It sounds counterintuitive, but pulling the curtains or blinds over your windows can stop sunlight heating up your rooms too much. You don’t want to trap heat inside, either, so we recommend opting for light, semi-opaque curtains that let your room glow with sunlight, but which don’t let in the full force of the sun.
5. Stop using gadgets
Your gadgets may be small and innocent looking, but one of the most effective ways to cool a room is to turn off every single electronic you can. This especially applies to the bedroom where we often have phones, TVs, electric toothbrushes, and more plugged in. Switch off all your electronics to stop them emitting heat, as together they can build up and make quite a difference.
How to cool your body
It’s not always easy to prepare in advance and keep your bedroom cool. Luckily, there’s another approach you can try - cooling your bed, or yourself, instead.
1. Freeze a hot water bottle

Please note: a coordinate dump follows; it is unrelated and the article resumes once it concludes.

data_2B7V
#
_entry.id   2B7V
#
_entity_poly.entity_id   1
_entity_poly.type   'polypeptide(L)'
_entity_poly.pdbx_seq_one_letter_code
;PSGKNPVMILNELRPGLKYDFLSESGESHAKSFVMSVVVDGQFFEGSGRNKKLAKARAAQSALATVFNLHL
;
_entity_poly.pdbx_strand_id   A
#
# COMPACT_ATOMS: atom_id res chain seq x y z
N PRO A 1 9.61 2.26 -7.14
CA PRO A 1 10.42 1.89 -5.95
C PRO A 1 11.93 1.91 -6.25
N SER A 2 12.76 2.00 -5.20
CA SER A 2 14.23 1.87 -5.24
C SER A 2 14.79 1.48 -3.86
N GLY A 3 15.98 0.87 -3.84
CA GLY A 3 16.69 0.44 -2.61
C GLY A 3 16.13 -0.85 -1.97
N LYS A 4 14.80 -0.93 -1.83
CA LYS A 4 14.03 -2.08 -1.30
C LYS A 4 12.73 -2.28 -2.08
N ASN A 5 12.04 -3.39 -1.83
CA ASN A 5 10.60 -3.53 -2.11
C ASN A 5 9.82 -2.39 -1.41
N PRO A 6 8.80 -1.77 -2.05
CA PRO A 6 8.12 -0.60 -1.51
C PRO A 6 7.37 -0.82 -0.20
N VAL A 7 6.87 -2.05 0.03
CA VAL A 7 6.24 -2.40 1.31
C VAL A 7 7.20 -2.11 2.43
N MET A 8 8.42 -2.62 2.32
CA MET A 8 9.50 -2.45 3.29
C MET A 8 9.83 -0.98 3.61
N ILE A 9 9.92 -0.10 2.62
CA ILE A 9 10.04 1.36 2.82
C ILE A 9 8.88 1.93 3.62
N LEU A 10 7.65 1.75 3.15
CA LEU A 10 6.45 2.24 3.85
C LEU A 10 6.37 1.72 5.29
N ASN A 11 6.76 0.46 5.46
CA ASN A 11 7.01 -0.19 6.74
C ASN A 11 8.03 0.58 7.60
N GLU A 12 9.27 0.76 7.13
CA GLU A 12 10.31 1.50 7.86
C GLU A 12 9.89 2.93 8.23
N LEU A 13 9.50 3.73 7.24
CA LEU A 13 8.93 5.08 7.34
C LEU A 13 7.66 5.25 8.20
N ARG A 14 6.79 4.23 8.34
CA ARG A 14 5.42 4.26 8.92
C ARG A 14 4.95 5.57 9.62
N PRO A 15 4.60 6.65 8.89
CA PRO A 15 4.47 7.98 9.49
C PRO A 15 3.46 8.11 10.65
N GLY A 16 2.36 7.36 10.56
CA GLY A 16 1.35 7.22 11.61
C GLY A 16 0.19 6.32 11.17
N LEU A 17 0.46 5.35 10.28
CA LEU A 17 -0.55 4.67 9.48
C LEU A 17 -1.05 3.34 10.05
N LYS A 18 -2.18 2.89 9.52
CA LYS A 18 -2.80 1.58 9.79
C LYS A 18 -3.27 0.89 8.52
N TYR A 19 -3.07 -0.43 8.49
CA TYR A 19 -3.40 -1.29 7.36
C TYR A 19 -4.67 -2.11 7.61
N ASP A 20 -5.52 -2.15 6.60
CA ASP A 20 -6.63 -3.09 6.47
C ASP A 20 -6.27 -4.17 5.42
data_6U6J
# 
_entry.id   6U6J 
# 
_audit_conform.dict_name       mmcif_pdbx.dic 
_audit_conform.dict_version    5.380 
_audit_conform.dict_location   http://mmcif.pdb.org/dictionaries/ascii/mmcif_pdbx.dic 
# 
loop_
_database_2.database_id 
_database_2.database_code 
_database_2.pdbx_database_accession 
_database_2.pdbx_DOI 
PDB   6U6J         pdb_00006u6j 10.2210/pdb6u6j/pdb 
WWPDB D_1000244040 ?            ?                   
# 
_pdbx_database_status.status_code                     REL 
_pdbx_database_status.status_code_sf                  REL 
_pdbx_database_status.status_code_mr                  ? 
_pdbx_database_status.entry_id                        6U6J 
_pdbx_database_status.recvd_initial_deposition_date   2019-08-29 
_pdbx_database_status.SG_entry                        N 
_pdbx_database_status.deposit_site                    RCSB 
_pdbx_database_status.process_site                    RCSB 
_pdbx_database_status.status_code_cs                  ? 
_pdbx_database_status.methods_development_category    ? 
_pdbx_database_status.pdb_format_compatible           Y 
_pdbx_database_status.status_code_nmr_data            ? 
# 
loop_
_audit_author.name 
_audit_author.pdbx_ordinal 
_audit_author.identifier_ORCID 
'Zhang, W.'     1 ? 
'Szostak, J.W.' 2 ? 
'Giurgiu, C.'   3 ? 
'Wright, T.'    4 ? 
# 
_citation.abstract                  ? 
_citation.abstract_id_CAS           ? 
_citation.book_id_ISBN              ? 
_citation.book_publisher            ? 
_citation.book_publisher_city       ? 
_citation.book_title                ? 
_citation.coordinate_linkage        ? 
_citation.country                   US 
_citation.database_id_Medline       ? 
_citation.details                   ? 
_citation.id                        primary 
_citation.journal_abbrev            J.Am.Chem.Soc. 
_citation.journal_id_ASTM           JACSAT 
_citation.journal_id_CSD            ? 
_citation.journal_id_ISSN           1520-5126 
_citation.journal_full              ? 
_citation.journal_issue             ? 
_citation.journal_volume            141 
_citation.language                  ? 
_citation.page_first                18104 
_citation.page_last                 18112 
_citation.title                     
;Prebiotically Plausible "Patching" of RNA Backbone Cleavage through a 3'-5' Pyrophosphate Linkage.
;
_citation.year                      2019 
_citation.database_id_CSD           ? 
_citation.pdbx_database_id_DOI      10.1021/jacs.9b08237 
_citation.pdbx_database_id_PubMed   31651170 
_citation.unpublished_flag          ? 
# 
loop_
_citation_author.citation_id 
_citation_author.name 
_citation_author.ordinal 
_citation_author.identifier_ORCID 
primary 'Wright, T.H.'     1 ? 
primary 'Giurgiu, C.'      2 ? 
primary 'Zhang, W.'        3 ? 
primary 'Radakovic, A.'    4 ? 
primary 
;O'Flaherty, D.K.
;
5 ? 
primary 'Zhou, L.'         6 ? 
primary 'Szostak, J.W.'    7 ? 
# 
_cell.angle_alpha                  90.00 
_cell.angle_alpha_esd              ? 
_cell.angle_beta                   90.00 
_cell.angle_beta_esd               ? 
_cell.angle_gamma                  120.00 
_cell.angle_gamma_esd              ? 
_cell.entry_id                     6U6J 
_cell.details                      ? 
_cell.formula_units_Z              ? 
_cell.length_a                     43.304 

Using a hot water bottle might sound crazy but this one's backed by the UK’s Sleep Council. Either freeze a hot water bottle filled with water, or fill it with cold water and ice cubes and place in your bed 30 minutes before you go to sleep. This will help bring your core body temperature down and induce sleep.
Alternatively, soak a flannel in some cold water, wring it out and place it on pulse points like the insides of your elbows and knees, the tops of your feet and the insides of your ankles. Cooling your body down will help you sleep in the summer heat - we guarantee it.
2. Switch the duvet
If you have a duvet with a high tog count, consider switching it for something lighter - and check out this guide to tog counts first.
An easier option is to look for a duvet that's specifically designed to offer good temperature regulation. You can try natural fibres like wool, which is a breathable option that also wicks away moisture on sweaty nights. You could go for the Simba Hybrid® Duvet, which uses Stratos® technology to absorb, store and release heat, which means you shouldn’t feel too hot or too cold. It does this using a fabric application based on the phase change technology designed to keep astronauts at a stable body temperature.